The Russian Navy related ship Yantar has turned up off the Atlantic coast of Ireland. An Irish Defence Forces spokesperson said that the Irish Navy is aware of the ship.
The ship carries a range of deep-diving submersibles and sonar systems and has been suspected of operating on undersea cables before.
Yantar took up a stationary position between two undersea internet cables on Tuesday morning. According to AIS (automated identification system) positions collected by MarineTraffic.com, the ship moved into a position between the cables around 4am local time. She has remained there for most of Wednesday before resuming her journey southwest.
In the hours before stopping, it had altered course to run parallel to the expected route of the Celtic Norse undersea cable. The other nearby cable is the AEConnect-1 which runs between Ireland and the United States. It is possible that there is additional underwater infrastructure in the vicinity.
According to analysis of open sources (OSINT), Yantar left the base of Olenya Guba in the Russian Arctic around August 8. Yantar does not appear to have been on AIS between leaving Olenya Guba and arriving off Ireland. Navy vessels are not bound by the same rules as civilian vessels and Yantar appears to routinely turns off her AIS. So her exact whereabouts have not yet been determined. However Russian Navy ships have been noted off the West Coast of Ireland and also off Scotland during this time.
Olenya Guba is where a number of special assets are based. These include the Russian Navy’s famous Losharik spy submarine which suffered a fatal fire on July 1, 2019. Other unusual marine systems include a pen for trained Beluga Whales. This was possibly related to the whale which turned up off the Norwegian coast in April 2019.
Yantar is described variously as a ‘Special Purpose Ship’ and an ‘Oceanographic vessel’. These are however seen as euphemisms for a spy ship. She is operated by Russia’s secretive Main Directorate of Underwater Research (GUGI) who also operate Russia’s ‘special mission’ (read ‘spy’) submarines.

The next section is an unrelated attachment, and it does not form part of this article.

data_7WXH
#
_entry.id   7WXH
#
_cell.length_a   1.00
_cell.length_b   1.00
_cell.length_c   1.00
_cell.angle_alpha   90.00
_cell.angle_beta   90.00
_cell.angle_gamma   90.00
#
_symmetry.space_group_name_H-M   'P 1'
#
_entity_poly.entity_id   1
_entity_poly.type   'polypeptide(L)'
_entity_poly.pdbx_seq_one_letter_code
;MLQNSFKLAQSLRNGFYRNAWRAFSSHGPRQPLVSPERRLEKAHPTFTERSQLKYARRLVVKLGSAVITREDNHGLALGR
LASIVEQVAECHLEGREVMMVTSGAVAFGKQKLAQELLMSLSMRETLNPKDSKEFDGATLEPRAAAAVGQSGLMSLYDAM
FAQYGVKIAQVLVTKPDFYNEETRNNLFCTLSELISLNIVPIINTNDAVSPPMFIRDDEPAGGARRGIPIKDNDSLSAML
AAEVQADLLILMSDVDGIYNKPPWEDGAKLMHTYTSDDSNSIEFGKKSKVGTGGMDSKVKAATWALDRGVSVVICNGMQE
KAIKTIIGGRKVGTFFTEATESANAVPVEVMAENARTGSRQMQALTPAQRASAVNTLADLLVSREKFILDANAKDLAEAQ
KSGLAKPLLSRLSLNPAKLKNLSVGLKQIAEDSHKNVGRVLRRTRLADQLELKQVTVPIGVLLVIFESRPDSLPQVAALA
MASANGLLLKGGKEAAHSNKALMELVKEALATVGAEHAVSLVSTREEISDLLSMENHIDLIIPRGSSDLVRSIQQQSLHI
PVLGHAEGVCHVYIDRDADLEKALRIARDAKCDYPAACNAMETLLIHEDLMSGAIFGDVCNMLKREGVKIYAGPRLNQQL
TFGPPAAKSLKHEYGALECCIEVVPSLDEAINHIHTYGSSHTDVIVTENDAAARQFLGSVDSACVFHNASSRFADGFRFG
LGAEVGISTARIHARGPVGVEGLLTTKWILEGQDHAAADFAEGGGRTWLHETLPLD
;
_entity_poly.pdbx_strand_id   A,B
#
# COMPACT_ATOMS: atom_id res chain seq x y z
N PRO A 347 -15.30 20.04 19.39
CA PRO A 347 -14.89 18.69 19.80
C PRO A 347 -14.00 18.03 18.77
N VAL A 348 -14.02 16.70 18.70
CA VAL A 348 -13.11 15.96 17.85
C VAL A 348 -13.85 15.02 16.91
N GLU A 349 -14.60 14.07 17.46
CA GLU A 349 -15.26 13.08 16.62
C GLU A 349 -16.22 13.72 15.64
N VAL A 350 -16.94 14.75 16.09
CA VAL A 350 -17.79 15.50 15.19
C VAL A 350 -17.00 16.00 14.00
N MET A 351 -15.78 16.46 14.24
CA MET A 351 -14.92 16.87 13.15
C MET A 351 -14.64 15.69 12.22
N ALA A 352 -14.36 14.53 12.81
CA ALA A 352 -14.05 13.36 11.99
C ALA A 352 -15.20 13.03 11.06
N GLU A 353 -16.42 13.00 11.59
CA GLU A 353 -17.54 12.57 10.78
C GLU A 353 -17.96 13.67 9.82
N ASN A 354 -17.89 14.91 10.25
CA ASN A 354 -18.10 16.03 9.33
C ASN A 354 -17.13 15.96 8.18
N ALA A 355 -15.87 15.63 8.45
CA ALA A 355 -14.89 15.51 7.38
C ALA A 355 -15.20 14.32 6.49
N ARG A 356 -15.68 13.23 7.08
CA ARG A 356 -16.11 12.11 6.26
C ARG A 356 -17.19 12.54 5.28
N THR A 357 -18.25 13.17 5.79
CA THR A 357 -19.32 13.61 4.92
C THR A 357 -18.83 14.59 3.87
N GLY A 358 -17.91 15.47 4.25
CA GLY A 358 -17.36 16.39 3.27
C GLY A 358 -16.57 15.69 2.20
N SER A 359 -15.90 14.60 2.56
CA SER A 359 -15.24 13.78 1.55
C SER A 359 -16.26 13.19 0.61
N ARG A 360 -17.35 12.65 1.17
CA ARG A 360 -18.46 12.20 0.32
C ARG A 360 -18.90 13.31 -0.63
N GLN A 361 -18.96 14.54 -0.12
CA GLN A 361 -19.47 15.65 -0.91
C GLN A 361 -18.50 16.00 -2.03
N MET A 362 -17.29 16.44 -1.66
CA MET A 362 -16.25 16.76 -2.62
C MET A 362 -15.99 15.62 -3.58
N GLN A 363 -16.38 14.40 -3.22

Yantar is equipped with the pr.16810 “Rus” (AS-37 Russia) crewed submersible which can dive to over 6,000 meters (20,000 feet). This is much deeper than the 100 meter (300 foot) deep waters where she is currently hovering. The submersible is carried in a large hangar and is launched over the starboard (righthand) side. At her stern there are two a-frames for launching smaller submersibles and remote operated vehicles (ROVs). Crewed systems may include the ARS-600 which is the Russian version of the Canadian designed Deep Worker submersible.
The submersibles and ROVs can be used for operating on seabed infrastructure such as internet cables. Additionally Yantar can use her shipboard and towed sonar systems to map the sea floor.
Other ships have recently been suspected of surveying near undersea cables. On August 15 The Times reported that an investigation is under way relating to unauthorized undersea works. A civilian vessel was suspected of surveying a cable on behalf of Russia. Even if Yantar’s current mission is not directly related, it is part of the bigger picture.
Based on previous operating patterns Yantar is likely to deploy for several months and conduct multiple surveys, often near internet cables.